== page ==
Flying with a pet that does not perform a special service generally costs more than $100, and the animal must generally be kept under the seat in a carrier or put in a kennel and checked in.
On average, Delta flights carry more than 500 support animals and nearly 200 service animals each day. Airlines are not required to accommodate certain service animals, including ferrets, rodents and reptiles.
But safety concerns related to the animals allowed to accompany passengers have climbed sharply. Reports of in-flight animal incidents have risen 84 percent since 2016, a result of “a lack of regulation,” Delta said. More untrained animals are being brought onto planes, where they urinate, defecate, bark, growl, lunge and exhibit other behavior uncommon among companions that are properly taught.
In June, a 70-pound support dog mauled a passenger on a Delta flight in Atlanta, biting the man’s face multiple times.
Delta hopes “to find a solution that supports those customers with a legitimate need for these animals, while prioritizing a safe and consistent travel experience,” John Laughter, the airline’s senior vice president of safety, security and compliance, said in a statement on Friday.
As of March 1, passengers with service or support animals will have to submit proof of health or vaccinations through Delta’s website at least 48 hours before their flight.
Customers with psychiatric service animals and emotional support animals must also sign a document attesting to the animals’ ability to behave in the cabin or risk being barred from boarding or removed from the plane.
Delta does not require evidence that the animal has graduated from obedience school. Current rules at Delta and other airlines require travelers to provide a letter prepared and signed by a doctor or a licensed mental health professional explaining why the animal needs to be on board.
Airlines, however, have grumbled that it is difficult to verify the legitimacy of such letters. Many passengers have tried to evade the high cost and hassle of traveling with their pets by giving them a service or support designation.
Other passengers have complained of comfort animals triggering allergic reactions, sprawling over arm rests and causing ruckuses.
Eric Lipp, the executive director of Open Doors Organization, a nonprofit group that supports disabled travelers and tourists, described Delta’s new policy as “unfortunate” and “extreme.”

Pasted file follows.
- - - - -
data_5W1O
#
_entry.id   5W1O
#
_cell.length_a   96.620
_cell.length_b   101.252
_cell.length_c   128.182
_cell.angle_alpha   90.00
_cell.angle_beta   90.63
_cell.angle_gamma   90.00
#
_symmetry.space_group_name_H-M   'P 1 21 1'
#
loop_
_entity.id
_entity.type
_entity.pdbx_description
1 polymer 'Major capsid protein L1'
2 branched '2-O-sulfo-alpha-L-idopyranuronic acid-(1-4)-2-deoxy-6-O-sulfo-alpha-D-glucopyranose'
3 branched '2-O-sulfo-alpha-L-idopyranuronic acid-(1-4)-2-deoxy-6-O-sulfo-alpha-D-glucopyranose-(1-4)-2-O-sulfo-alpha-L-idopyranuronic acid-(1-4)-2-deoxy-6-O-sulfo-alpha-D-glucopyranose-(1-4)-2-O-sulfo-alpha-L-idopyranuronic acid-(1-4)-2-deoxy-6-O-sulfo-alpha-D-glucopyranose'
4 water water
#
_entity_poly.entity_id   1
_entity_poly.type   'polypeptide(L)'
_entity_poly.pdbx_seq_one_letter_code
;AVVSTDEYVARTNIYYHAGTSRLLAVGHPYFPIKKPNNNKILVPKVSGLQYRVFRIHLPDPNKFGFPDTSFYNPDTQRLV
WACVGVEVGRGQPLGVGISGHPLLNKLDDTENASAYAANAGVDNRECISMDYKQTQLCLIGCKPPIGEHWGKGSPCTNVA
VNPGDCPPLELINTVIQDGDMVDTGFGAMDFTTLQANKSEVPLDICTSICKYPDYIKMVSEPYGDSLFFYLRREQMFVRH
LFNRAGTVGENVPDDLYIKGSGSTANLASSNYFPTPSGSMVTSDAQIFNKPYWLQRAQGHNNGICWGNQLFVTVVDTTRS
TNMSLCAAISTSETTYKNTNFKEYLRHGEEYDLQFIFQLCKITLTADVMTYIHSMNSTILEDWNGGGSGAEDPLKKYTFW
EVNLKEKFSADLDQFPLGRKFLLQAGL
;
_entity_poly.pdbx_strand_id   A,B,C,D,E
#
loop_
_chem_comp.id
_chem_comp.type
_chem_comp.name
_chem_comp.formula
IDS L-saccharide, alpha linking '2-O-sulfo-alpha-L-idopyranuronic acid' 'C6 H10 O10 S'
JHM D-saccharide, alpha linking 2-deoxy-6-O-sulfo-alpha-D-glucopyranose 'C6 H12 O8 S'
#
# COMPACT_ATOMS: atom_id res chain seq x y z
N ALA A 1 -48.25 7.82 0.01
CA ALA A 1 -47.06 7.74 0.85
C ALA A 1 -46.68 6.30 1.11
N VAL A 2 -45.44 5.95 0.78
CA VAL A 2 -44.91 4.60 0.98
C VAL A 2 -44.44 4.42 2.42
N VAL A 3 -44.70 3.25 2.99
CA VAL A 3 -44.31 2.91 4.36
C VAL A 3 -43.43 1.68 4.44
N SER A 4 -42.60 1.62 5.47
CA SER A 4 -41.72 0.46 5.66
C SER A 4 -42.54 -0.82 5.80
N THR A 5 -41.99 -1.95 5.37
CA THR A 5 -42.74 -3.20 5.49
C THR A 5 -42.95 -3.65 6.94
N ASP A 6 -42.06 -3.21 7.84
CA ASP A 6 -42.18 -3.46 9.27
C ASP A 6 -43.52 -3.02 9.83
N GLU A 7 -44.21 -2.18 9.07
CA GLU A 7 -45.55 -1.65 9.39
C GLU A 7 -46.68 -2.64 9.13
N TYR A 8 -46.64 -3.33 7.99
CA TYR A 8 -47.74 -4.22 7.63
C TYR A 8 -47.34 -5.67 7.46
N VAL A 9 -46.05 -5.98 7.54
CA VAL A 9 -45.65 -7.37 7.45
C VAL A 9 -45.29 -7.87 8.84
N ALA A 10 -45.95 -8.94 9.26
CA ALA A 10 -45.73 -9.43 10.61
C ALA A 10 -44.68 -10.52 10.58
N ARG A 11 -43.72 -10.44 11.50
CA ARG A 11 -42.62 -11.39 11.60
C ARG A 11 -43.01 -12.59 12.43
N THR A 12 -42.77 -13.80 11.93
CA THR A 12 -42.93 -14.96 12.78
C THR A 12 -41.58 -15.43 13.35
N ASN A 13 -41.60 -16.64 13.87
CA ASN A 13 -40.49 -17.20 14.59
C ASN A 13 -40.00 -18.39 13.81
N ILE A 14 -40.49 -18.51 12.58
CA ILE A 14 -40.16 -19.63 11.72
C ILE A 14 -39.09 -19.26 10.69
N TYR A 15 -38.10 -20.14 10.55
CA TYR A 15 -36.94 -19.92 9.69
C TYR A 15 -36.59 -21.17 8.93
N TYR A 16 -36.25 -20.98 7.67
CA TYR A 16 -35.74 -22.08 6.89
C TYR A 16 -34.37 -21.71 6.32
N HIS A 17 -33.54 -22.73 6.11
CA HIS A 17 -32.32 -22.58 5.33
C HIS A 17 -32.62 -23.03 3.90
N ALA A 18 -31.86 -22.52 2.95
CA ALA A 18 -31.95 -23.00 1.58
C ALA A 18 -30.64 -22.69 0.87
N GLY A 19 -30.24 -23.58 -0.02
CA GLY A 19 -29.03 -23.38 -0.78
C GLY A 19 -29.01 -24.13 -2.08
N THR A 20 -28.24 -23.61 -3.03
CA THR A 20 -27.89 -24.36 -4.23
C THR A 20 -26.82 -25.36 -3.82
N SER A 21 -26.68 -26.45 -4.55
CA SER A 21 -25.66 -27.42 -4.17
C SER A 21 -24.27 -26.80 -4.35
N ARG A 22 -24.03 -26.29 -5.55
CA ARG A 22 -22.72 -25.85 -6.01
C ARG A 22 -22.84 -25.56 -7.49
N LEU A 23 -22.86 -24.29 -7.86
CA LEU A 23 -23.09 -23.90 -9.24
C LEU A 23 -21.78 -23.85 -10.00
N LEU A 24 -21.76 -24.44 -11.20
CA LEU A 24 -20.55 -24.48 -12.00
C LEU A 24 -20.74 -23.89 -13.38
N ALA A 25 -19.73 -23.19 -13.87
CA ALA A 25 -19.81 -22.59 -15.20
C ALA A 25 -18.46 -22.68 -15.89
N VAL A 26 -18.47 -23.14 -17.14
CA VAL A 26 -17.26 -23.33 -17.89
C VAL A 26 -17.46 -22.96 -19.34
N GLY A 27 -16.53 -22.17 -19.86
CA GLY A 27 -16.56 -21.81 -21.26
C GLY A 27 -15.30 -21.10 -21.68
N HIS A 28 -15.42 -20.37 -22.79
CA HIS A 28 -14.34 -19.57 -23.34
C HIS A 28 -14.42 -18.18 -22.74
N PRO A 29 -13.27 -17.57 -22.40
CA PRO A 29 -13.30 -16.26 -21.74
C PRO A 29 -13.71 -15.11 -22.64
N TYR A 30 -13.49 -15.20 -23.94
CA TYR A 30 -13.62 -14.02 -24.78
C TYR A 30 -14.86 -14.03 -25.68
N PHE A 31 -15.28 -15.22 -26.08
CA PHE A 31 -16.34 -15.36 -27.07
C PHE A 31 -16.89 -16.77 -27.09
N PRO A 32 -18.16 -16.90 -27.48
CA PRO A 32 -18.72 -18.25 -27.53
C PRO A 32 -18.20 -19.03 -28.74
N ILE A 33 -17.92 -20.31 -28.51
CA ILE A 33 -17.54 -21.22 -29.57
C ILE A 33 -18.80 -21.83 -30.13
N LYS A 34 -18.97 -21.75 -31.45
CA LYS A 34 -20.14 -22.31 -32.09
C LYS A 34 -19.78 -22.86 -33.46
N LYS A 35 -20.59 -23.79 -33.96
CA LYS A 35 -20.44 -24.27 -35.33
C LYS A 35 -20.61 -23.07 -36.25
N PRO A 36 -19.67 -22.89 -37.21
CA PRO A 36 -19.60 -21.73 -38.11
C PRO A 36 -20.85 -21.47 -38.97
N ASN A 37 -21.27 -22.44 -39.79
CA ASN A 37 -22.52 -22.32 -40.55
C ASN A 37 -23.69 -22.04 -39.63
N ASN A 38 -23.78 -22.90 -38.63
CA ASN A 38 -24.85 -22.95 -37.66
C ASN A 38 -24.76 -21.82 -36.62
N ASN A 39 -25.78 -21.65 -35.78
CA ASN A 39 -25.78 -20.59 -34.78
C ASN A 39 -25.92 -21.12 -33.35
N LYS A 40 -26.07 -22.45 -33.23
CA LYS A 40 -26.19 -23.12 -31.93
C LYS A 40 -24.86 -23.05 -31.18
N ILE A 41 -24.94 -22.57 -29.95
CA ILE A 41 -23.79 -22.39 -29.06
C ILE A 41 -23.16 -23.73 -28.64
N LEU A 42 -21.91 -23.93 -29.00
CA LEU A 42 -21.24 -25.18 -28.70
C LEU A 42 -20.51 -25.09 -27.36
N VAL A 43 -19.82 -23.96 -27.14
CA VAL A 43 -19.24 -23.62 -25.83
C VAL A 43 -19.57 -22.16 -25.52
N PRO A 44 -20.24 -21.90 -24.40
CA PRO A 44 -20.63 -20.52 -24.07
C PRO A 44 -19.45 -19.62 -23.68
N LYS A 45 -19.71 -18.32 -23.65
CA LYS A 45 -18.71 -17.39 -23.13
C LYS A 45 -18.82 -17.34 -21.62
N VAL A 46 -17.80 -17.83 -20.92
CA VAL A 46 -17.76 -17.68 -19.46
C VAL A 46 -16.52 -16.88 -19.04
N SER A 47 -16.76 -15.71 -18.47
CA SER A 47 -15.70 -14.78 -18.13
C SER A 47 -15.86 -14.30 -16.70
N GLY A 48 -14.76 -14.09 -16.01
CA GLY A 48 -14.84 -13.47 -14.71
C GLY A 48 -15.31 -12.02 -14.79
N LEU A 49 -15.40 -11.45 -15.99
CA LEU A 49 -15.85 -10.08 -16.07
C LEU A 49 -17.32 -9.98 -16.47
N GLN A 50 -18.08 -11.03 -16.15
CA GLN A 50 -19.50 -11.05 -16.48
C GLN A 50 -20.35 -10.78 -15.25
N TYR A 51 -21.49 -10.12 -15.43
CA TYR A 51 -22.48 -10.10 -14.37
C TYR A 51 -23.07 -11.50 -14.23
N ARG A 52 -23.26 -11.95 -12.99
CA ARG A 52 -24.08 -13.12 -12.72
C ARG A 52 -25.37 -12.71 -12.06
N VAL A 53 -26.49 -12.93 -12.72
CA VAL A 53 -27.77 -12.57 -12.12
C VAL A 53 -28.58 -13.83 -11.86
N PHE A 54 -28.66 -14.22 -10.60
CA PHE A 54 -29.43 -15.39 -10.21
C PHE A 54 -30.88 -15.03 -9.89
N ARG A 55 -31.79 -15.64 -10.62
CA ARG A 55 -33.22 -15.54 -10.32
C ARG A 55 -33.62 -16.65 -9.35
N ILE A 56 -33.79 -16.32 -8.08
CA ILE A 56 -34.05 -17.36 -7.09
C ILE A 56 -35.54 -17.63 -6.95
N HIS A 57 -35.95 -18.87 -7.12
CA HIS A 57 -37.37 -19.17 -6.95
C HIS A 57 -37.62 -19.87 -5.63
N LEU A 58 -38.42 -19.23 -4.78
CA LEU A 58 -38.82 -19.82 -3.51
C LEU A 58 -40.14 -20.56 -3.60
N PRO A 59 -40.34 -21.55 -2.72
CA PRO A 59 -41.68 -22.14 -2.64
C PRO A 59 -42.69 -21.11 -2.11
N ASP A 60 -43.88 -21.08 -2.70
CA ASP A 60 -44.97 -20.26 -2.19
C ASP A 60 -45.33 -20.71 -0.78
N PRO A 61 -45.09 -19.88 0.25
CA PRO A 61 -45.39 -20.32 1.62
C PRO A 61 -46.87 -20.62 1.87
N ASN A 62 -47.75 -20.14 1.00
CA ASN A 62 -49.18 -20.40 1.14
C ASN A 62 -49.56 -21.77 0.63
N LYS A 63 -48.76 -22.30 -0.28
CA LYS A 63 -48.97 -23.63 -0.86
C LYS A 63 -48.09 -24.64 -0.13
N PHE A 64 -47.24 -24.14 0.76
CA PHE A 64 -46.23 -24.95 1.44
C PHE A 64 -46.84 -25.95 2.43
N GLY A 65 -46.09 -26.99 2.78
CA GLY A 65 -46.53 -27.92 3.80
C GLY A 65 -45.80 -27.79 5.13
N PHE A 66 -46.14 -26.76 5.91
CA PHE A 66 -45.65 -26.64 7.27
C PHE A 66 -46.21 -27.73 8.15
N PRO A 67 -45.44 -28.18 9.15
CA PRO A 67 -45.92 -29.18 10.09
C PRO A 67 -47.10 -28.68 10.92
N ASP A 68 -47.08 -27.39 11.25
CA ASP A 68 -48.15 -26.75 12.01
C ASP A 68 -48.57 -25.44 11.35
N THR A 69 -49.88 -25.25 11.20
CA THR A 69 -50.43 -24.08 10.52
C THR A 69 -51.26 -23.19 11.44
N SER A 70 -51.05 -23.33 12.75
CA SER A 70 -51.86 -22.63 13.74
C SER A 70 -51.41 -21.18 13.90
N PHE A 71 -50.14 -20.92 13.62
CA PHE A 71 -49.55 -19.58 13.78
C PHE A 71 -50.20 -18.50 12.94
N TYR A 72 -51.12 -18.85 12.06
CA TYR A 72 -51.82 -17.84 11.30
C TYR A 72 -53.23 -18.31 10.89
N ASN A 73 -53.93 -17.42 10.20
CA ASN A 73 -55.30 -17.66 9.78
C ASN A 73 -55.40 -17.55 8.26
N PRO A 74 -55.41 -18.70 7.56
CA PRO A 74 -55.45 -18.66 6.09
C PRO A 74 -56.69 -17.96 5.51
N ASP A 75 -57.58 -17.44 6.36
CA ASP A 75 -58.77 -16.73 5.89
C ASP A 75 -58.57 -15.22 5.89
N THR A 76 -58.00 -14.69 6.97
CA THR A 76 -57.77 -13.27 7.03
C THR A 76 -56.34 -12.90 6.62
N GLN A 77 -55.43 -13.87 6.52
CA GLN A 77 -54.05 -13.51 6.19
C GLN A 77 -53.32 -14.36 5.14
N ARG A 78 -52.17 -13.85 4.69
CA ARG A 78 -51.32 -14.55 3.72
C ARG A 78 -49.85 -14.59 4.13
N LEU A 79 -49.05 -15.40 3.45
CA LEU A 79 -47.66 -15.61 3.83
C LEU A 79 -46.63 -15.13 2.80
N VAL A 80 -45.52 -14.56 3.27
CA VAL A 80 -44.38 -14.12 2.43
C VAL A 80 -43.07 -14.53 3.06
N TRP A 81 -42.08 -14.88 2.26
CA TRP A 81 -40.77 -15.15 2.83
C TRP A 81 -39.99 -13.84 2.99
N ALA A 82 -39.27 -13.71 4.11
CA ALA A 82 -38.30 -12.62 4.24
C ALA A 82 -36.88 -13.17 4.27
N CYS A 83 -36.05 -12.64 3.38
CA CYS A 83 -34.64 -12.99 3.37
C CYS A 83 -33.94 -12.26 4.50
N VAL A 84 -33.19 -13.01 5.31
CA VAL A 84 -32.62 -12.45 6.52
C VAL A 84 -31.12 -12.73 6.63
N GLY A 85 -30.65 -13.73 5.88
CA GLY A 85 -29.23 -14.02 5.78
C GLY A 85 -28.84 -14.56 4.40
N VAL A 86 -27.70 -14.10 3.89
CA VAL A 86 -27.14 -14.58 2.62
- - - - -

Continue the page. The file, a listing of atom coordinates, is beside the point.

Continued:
“People have abused the privilege and ruined the image of service animals,” Mr. Lipp said. “And now they’re creating a whole lot more hassle for disabled people to travel, penalizing them for needing a service animal, putting another roadblock in front of them.”
Charles Hobart, a spokesman for United Airlines, said the company was reviewing its existing policy on the animals to “better balance” employee and passenger protection with accommodations for disabled customers.
Ross Feinstein, a spokesman for American Airlines, said the company agreed with Delta’s efforts and was also “looking at additional requirements.”
The federal Transportation Department said in an email on Friday that it planned to solicit public comments this summer on the appropriate definition of a service animal and suggestions for strategies to prevent travelers from abusing that definition.
“Air travel should be safe for passengers and airline employees and accessible for all passengers,” the agency said in a statement. “We will monitor Delta’s policy to ensure that it preserves and respects the rights of individuals with disabilities who travel with service animals.”
The agency has made other moves in recent years to address the increase in service and support animals.
It now requires that hundreds of airports in the United States set aside areas in each terminal, accessible by wheelchair, for service animals to relieve themselves. Individual airports have also tried to cater to the animals’ needs, with Kennedy International Airport opening a luxurious, 80,000-square-foot animal center last year with “pawdicures” for dogs and high-end horse stalls.